16 Double Fertilization After landing on a receptive stigma, a pollen grain produces a pollen tube that extends between the cells of the style toward the ovary Double fertilization results from the discharge of two sperm from the pollen tube into the embryo sac One sperm fertilizes the egg, and the other combines with the polar nuclei, giving rise to the triploid (3n) food-storing endosperm

17 Stigma Pollen tube 2 sperm Style Ovary Ovule Micropyle Ovule Polar nuclei Egg Synergid 2 sperm Endosperm nucleus (3n) (2 polar nuclei plus sperm) Zygote (2n) (egg plus sperm) Egg Pollen grain Polar nuclei

18 Seed Development, Form, and Function…Embryo Development After double fertilization, each ovule develops into a seed The ovary develops into a fruit enclosing the seed(s) The first mitotic division of the zygote is transverse, splitting the fertilized egg into a basal cell and a terminal cell

19 Endosperm Development Endosperm development usually precedes embryo development In most monocots and some eudicots, endosperm stores nutrients that can be used by the seedling In other eudicots, the food reserves of the endosperm are exported to the cotyledons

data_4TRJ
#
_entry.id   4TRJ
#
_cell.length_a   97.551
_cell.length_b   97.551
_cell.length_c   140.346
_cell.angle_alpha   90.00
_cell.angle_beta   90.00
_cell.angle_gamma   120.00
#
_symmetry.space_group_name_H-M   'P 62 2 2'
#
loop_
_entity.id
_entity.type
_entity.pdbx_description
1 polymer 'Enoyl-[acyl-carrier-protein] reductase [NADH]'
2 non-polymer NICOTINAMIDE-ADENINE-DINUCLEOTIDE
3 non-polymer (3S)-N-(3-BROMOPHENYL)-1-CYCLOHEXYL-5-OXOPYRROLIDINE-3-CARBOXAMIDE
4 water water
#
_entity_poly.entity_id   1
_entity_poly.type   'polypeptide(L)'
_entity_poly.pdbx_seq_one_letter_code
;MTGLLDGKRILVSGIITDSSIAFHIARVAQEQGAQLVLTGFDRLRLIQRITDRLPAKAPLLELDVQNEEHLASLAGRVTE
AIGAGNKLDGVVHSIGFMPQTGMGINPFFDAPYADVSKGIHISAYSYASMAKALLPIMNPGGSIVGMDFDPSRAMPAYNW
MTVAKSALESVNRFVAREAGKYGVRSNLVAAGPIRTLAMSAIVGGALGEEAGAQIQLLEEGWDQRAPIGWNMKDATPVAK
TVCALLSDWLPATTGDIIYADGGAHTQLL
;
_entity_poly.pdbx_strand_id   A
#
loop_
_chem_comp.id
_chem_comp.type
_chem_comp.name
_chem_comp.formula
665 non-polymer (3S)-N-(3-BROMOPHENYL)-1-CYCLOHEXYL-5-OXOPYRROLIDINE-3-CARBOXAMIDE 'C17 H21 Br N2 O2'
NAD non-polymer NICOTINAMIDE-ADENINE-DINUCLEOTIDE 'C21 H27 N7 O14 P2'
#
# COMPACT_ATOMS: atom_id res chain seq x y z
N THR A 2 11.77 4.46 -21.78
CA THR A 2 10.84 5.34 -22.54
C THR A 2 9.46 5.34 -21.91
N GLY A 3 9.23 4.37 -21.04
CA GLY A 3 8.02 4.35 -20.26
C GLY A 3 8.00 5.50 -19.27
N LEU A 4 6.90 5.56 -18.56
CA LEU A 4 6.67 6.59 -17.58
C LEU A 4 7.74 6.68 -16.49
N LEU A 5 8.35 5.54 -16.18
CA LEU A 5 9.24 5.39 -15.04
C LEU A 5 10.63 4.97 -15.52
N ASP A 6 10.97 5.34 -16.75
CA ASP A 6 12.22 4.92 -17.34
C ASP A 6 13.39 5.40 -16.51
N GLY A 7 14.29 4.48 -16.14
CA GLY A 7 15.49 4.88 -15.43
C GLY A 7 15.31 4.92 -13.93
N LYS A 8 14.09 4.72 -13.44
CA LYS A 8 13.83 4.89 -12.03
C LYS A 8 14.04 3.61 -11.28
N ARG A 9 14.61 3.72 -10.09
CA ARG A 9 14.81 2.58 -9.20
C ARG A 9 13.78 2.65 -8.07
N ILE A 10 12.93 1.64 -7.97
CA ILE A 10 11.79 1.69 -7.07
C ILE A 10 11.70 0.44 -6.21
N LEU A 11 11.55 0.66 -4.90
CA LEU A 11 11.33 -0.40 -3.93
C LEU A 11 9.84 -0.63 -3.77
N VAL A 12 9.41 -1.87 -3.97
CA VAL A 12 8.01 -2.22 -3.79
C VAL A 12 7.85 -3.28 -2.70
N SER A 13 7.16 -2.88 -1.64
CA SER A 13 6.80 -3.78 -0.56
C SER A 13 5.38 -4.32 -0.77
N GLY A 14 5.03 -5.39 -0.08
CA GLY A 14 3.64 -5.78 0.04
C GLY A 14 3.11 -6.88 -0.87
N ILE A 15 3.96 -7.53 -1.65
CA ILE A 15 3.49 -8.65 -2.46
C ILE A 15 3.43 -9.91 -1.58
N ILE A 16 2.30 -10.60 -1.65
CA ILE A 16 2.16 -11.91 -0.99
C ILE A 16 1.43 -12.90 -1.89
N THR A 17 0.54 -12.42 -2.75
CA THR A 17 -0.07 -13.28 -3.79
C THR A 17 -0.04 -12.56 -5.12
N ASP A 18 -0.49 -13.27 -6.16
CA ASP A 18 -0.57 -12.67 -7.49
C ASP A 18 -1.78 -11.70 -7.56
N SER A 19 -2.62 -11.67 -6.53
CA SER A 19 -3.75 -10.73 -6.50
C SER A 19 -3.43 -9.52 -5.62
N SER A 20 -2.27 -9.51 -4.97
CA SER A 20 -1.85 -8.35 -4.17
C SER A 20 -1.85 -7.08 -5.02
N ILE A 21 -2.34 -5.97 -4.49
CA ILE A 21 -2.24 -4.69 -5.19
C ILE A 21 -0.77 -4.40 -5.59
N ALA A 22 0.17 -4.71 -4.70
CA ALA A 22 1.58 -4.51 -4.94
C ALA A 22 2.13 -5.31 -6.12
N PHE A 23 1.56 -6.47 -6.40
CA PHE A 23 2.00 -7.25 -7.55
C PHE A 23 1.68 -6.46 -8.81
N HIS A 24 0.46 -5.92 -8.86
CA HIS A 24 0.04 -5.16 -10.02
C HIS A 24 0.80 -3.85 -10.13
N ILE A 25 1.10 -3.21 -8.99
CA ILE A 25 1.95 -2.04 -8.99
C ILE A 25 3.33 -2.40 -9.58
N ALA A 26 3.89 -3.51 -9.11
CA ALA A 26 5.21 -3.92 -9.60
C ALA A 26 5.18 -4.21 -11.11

20 Ovule Endosperm nucleus Integuments Zygote Terminal cell Basal cell Proembryo Suspensor Cotyledons Shoot apex Root apex Seed coat Endosperm Suspensor

21 Structure of the Mature Seed The embryo and its food supply are enclosed by a hard, protective seed coat The seed enters a state of dormancy

22 In some eudicots, such as the common garden bean, the embryo consists of the embryonic axis attached to two thick cotyledons (seed leaves) Below the cotyledons the embryonic axis is called the hypocotyl and terminates in the radicle (embryonic root); above the cotyledons it is called the epicotyl

23 Epicotyl Hypocotyl Cotyledons Radicle Seed coat Endosperm (a) Common garden bean, a eudicot with thick cotyledons Cotyledons Epicotyl Hypocotyl Radicle (b) Castor bean, a eudicot with thin cotyledons (c) Maize, a monocot Scutellum (cotyledon) Pericarp fused with seed coat Endosperm Epicotyl Hypocotyl Coleoptile Radicle Coleorhiza